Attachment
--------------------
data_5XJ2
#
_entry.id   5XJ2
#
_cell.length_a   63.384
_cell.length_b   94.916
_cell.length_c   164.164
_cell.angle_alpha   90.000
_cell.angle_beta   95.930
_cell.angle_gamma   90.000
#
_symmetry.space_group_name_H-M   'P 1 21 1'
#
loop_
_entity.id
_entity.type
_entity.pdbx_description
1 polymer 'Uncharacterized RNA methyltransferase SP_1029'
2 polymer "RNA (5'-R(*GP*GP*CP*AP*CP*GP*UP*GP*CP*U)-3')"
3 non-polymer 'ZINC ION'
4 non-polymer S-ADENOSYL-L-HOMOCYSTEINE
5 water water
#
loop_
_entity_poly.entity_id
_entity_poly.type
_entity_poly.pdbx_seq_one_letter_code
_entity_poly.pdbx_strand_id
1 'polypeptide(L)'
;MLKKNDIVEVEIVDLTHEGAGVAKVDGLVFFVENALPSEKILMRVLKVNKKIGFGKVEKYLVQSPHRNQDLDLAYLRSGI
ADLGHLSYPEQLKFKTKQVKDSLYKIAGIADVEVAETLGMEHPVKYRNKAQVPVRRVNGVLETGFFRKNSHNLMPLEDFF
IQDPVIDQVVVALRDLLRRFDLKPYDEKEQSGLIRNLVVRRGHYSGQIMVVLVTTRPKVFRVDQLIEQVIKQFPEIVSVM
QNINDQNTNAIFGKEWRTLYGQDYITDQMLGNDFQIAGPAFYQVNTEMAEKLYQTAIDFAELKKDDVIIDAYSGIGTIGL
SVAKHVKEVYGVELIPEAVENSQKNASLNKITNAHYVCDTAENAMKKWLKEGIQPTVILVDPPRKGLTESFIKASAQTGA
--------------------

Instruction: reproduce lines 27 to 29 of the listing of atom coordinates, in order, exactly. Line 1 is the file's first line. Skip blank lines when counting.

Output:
_entity_poly.pdbx_seq_one_letter_code
_entity_poly.pdbx_strand_id
1 'polypeptide(L)'